What Maya Angelou Taught Me



I have been a longtime admirer of Maya Angelou.  She has been a favorite of mine ever since my love of poetry blossomed in elementary school.  I tend to revisit a few of her most famous works when I am in need of hope or inspiration.  A couple weeks ago I had the urge to read Phenomenal Woman, Caged Bird and Still I Rise.  Every time I read them I am filled with gratitude that she put these words together.  I feel empowered.

She taught me to never let this cruel world break my spirit.  I am the first one to admit that I am a sensitive soul.  I often think the best of people even when this may not be the case.  I still believe that the world is mostly full of good people.  I am naive.

Sometimes, I wonder if I need to readjust my attitude or maybe adopt a more realistic view of the world and its inhabitants.  But that would require me to change my own character.  When I read quotes from Dr. Maya Angelou I am reminded to keep my head up in a negative world.  I am reminded that I must stay true to myself.  I am reminded that the world needs people who continue to love in an unlovable world.  We are all humans sharing the same space.  It is not a sign of weakness to be kind to unkind people.

So, thank you Maya Angelou for lifting me up when I needed it and reminding me that it’s okay to be me.



Smartphones are Running our Lives and Five Ways to Detox from Technology


Have you ever thought about what life was like pre-cell phone?

I grew up right on the cusp of the cell phone boom.  My senior year of high school I shared a motorola flip phone with my mom.  I kept it on me for emergencies and generally used the landline for making calls. ( I had a Garfield phone in my bedroom which is a totally irrelevant point, I just want everyone to know I had a Garfield phone.)  Before that, I had one of those phones that came in a huge bag that had to be plugged into the car.  I’m pretty sure it charged 8$ for a 30 second phone call.    In college I had a cell phone but reception was so bad in Kalamazoo that I didn’t really receive calls, I only received voicemails.

Then, within a span of a couple years, Verizon decided to take over the cellphone game and put up towers everywhere.  Smartphones were starting to become  mainstream and texting was becoming ‘a thing’.  By my mid-twenties I was using my phone for pictures, texting and GPS.  Nowadays, I am typing this on the computer while my phone sits in front of me because I am texting all day.  I am checking facebook periodically.  I am scrolling through Pinterest.  I am taking pictures and Instagramming.  I am addicted to my phone.  In fact, everyone is addicted to their phone to some degree.  But, the attachment I have is nothing compared to the all consuming addiction I see in people that are younger than me.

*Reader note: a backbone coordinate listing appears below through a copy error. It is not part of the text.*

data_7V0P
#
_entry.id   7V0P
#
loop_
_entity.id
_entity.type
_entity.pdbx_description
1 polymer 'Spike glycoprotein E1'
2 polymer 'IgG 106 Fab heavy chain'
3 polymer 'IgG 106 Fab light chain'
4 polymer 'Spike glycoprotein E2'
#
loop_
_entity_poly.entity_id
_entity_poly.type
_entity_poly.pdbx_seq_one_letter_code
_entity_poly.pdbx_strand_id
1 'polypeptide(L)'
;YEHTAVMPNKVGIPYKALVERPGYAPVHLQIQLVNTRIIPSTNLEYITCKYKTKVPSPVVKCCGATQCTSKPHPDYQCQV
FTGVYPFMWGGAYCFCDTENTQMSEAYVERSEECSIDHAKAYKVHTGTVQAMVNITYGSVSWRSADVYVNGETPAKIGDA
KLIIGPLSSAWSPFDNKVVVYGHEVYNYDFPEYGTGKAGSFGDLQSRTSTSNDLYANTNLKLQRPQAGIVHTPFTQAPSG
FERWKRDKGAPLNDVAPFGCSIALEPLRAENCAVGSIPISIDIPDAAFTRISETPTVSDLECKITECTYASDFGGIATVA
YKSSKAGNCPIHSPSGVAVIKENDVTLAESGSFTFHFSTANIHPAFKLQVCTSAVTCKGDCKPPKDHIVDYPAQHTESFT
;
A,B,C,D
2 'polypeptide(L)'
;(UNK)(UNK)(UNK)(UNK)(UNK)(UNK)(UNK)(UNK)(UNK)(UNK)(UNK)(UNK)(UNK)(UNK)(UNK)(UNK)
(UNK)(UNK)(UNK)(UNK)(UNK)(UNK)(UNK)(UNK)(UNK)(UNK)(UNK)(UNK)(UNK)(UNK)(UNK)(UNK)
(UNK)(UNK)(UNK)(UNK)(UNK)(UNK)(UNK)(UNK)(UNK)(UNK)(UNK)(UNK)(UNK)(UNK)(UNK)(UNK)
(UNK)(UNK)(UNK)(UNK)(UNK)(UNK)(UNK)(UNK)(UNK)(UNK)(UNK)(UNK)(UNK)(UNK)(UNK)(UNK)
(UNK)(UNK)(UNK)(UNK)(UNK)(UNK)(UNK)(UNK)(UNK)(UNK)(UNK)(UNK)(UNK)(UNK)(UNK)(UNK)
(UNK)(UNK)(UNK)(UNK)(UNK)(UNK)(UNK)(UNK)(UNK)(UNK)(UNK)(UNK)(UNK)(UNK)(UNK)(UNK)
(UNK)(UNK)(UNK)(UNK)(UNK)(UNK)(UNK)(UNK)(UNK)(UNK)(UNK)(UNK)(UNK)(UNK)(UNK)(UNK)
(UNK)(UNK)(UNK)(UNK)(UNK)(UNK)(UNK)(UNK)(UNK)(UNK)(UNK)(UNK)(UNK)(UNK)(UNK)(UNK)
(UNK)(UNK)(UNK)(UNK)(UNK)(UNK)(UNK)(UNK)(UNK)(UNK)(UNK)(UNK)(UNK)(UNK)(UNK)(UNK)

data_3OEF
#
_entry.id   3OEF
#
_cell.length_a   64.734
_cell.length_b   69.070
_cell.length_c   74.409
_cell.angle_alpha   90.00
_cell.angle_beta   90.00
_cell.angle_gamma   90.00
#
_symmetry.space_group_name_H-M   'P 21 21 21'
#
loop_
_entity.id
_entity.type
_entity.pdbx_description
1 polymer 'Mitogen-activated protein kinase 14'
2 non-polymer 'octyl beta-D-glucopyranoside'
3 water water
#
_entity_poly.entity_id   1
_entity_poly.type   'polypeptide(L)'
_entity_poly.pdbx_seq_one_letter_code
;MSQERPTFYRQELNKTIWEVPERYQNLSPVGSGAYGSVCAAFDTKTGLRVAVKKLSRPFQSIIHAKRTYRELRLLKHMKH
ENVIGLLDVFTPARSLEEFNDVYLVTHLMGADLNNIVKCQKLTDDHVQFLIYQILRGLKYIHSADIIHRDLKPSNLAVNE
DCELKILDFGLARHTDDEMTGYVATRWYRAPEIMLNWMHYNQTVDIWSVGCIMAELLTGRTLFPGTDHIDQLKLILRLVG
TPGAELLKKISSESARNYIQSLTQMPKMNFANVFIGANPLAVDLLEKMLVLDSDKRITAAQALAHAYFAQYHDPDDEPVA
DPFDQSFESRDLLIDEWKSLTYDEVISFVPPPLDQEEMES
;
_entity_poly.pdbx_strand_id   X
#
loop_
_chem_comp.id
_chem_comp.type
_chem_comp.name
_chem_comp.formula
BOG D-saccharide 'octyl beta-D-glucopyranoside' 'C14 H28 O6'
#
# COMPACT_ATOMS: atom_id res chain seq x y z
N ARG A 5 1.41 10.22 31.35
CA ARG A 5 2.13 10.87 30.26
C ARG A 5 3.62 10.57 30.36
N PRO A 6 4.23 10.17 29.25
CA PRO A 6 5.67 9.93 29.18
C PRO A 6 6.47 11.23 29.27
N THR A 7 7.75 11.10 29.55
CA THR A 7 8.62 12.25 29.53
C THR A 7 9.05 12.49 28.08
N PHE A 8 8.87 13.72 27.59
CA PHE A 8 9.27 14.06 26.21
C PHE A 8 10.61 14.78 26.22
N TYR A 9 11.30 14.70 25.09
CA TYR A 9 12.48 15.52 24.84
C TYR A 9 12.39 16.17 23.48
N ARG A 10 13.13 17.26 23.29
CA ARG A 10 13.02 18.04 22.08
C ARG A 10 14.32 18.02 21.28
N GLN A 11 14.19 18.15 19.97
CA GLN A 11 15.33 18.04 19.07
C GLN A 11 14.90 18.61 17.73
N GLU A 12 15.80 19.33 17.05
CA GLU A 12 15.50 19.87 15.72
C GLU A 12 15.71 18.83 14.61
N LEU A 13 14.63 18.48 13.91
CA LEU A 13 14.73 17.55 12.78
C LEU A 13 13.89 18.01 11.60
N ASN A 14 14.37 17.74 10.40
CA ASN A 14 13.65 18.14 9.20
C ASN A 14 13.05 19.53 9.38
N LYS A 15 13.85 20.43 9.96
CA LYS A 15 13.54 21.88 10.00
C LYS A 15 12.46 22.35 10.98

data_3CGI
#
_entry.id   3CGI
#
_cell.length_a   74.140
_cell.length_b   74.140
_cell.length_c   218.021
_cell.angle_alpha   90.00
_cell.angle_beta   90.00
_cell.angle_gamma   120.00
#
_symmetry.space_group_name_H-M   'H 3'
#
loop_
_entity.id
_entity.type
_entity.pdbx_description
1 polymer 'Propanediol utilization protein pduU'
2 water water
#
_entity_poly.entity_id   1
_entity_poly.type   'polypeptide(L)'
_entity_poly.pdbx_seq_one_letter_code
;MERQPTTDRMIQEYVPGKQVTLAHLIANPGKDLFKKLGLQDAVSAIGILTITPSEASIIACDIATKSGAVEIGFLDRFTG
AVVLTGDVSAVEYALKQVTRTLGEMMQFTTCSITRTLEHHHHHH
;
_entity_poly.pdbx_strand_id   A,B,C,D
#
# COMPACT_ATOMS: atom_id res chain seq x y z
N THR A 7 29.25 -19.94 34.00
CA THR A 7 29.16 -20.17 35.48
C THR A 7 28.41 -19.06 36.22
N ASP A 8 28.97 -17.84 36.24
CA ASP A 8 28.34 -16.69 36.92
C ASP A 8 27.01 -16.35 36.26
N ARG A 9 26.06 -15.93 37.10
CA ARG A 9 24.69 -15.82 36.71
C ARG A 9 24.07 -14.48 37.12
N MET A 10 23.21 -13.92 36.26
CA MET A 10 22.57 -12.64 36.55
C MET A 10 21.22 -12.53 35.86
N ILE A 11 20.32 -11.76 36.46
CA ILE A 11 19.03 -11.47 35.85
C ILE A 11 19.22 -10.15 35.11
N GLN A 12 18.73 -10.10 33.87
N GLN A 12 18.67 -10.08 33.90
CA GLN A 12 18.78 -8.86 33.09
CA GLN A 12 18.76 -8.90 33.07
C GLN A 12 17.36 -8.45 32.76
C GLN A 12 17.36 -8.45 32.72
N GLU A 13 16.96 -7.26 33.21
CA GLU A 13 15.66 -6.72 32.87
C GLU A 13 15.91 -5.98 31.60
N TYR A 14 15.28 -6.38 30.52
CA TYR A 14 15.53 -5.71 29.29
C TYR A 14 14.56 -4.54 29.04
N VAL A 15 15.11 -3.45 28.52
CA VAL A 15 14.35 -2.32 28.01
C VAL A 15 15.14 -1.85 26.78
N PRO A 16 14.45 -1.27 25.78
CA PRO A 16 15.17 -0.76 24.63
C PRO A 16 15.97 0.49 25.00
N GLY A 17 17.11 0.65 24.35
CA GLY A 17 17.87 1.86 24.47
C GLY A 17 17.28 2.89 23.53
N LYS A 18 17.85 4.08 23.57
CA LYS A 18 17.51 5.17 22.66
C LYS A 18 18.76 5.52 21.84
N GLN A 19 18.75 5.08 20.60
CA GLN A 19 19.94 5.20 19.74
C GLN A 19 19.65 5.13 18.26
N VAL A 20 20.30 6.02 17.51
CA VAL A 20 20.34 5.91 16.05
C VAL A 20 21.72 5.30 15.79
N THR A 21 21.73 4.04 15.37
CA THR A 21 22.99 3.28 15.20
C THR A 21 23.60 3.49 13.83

For a lot of adults and the majority of teenagers, life does not happen unless it is documented on your phone through facebook, snapchat, instagram, the list goes on.  This terrible habit is never more glaringly obvious than when I attend a concert.

Every time I go to a concert, it gets worse.  last week, I had the privilege of seeing Lana Del Rey at the Masonic Temple in Detroit.  The second that she walked onto stage 85% of the people in attendance had their phones up to document the whole thing.  I’m not trying to say that cell phones shouldn’t be used to take any pictures or videos at all.  I would have taken a picture or two if my phone hadn’t died earlier in the night.  In fact, it was a blessing in disguise because it wasn’t an option to use it at all.  Thus, the distraction was completely gone for me.  It also allowed me to completely focus on the concert.  I actually had a great sense of freedom.  I felt sorry for all the people that were slaves to their cell phones.

Instead of making a memory, they were trying to capture the physical memory with their phone.  They were seeing the concert through a screen.  Does anyone even go back and watch the video that they took?  Do they print out pictures from the concert and look at it with a nostalgic feeling, or do they look at it and just remember that they were so focused on capturing something that told everyone where they were or what they were doing?  The couple next to me were taking selfies during the concert.  When the girl walked away, her boyfriend sat down and started scrolling through facebook.  My guess is that he was there because his girlfriend wanted him there, but I still can’t imagine needing to see what people are saying on facebook over watching live music.

The pictures that I’ve taken at concerts have never actually left my phone.  I ended up deleting them to make space for more important pictures.    Why would anyone re-watch a video of a concert that they were actually at?  Especially when it’s the bootleg quality that comes off of a cellphone?

Sometimes, I wish that smartphones didn’t exist.  I am guilty of using my cellphone to fill the space during commercials or really any space where I have nothing to hold my attention.  It is a sad state to be in.  I am owned by this technology and I am missing the real world around me.  Have you ever thought about how exhausting it is to have to update your social life?  Or how long it takes to set up plans through texting?  It’s really fucking difficult.

When I see someone on the street, walking and staring at their cellphone, I want to shake them and scream “you are missing EVERYTHING!”  The cat video can wait.  Actually, it doesn’t even need to be seen at all unless it is literally a cat that sprouted wings and is flying around.  Because we’ve all seen it.  We’ve seen everything.  And it’s at our fingertips.  It’s making us rude.  Impatient.  Selfish.

Which is why I have come up with 5 exercises to help us detox from our cellphone addiction.

1.  Go for a walk sans cellphone.  

You don’t have to go for a five mile hike without it, I’m just suggesting a walk around the block.  But you MUST leave it at home.  Don’t even give yourself the temptation.  If something happens, like a rabid squirrel attack, there will be someone around who will call 911 for you.

2. Turn it off during concerts.

Take one picture.  I mean it-ONLY ONE.  Don’t take a picture of the performer singing your favorite song.  It won’t translate through the picture.  It will actually look like shit.  Just stop.  Seriously, I will knock it out of your hands.  After you take ONE PICTURE, turn it off and don’t look at it until the concert is over.  There’s no need to text, tweet, facebook or take phone calls during a concert.  You bought these tickets to be present with the music.

3.  No cell phones on the table during any meals.

Leave them in your purse.  If someone doesn’t have a purse to put their phone in than take it and put it in your purse.   You are in real life, with real people, sharing a real meal.  Don’t ignore the people in front of you.  Don’t take a picture of what you are eating because no one cares what you are eating.  Seriously, it’s food.